Here’s what Manatee, Bradenton residents said about Confederate statue’s possible return

As Manatee County officials debate whether to return a Confederate monument, a survey of Bradenton Herald readers shows the statue remains a polarizing subject.

The Board of County Commissioners previously voted in 2017 to remove the statue following a protest, but new board members recently expressed interest in restoring it to its original location outside the historic Manatee County Courthouse in downtown Bradenton.

We asked readers to share their thoughts on that idea, and out of about 500 votes, 52% said they would prefer to see the statue brought back.

In January, five board members — Commissioners James Satcher, Kevin Van Ostenbridge, Mike Rahn, Vanessa Baugh and Jason Bearden — said they were in favor of restoring the monument. Two of their colleagues, Commissioners Amanda Ballard and George Kruse, were opposed to the idea.

Amid a 2017 wave of nationwide reckoning with memorials to Confederate leaders, Manatee County voted to take the monument down. The 22-foot-tall obelisk statue, which was broken during removal, has remained in storage ever since.

Commissioners were potentially set to make a decision about the statue during Tuesday’s public meeting, but the topic was removed from the meeting agenda in order to consider other possibilities, according to Commissioner Kevin Van Ostenbridge.

“The Confederate monument was removed from the agenda to give the county administrator an opportunity to communicate with the Florida Department of Environmental Protection on the possibility of placing the monument on Gamble Plantation to give the board an additional option for consideration,” said Van Ostenbridge, who serves as board chairman.

The Bradenton Herald posted an unscientific poll asking readers what they think should happen to the monument. The poll did not require voters to share or prove their city of residence, so people outside of Manatee County may have participated.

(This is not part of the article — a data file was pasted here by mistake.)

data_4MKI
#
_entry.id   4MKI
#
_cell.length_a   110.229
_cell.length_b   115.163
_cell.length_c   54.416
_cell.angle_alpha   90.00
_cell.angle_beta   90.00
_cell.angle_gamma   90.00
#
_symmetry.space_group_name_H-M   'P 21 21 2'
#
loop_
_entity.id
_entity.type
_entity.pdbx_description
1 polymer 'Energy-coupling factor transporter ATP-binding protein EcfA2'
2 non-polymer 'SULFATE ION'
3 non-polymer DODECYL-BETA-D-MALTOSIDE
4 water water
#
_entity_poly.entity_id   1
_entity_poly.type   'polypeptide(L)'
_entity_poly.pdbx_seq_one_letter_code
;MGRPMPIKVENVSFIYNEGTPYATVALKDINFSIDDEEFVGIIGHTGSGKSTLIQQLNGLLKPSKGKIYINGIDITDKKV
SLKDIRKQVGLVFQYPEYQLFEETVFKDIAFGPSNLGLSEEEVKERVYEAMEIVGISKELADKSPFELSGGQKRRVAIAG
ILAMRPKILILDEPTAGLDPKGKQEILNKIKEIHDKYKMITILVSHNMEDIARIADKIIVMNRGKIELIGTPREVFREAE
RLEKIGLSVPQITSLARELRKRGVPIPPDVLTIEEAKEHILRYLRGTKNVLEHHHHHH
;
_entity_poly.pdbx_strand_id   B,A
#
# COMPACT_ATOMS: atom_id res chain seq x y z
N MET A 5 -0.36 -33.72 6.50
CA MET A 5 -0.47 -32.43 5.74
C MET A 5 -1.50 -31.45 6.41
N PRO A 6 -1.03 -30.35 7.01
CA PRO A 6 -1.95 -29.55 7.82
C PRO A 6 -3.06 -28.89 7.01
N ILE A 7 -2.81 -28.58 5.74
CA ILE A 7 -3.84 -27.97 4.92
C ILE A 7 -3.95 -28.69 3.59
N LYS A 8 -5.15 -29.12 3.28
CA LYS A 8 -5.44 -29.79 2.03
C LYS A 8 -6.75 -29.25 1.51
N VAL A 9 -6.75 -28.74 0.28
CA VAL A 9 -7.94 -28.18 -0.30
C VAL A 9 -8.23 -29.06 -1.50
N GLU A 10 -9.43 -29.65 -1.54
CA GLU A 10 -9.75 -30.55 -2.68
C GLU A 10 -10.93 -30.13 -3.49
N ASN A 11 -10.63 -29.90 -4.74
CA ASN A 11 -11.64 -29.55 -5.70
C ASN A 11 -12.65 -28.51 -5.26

Regardless of the outcome, this interactive poll is not meant to determine the Bradenton area’s overall feelings about the Confederate monument.

Readers demand return of Confederate statue

By a slim margin, readers said they wanted the statue to return. The poll results had 52% of participants, 264 people, vote in favor of its restoration. Here are some of the reasons they gave:

“I think we should not destroy history,” said Beth Fox of Ellenton. “Our children need to know about these men. Our fathers wanted us to know about them. We can’t change history, and young people aren’t hearing the whole story. We can’t take statues away every time people disagree.”

“Yes, it should be put back. It’s history,” said Steve Skinner, of Bradenton. “It shouldn’t have even been taken down.”

“I am in favor of reinstalling the Confederate statue and keeping history alive,” said Elizabeth Flower of Sarasota.

“History should never be subject to changing whims or opinions!” said Robert Courter.

Readers argue against Civil War monument downtown

But 48% of the survey respondents, 242 people, said they did not believe the statue should be returned. Here are some of their arguments:

“To glorify the South’s fight to continue to enslave people is disgusting! Republicans’ attempt to convince people the Civil War wasn’t about slavery is gaslighting. It was all about slavery,” said Diane Heller, of Bradenton.

“The granite obelisk this county commission wants to restore in front of the Historic Courthouse is a divisive symbol of hatred,” the Manatee County Democratic Party wrote in a statement. “The monument was erected in 1924 during the Jim Crow era that subjected persons of color and certain non-Christians to overt racism, bigotry and discrimination.”

“Both the North and the South lost so many in this violent conflict, let them all be mourned, but this is no monument to Confederate soldiers who died,” said Ellen Messmer of Bradenton. “It is an ugly advertisement for a way of life we have thankfully left behind us.”

“Restoring the Confederate monument (especially near the courthouse) is a terrible idea. Given the historical context of its origins, its wording and its listed ‘heroes,’ it is not simply a memorial to Confederate soldiers but rather an overtly racist celebration of southern white supremacy and slavery itself,” said David Dean of Myakka City.

The base of the Confederate monument, which was removed from downtown Bradenton in 2017, is shown in this Bradenton Herald file photo. Tifffany Tompkins/
The base of the Confederate monument, which was removed from downtown Bradenton in 2017, is shown in this Bradenton Herald file photo. Tifffany Tompkins/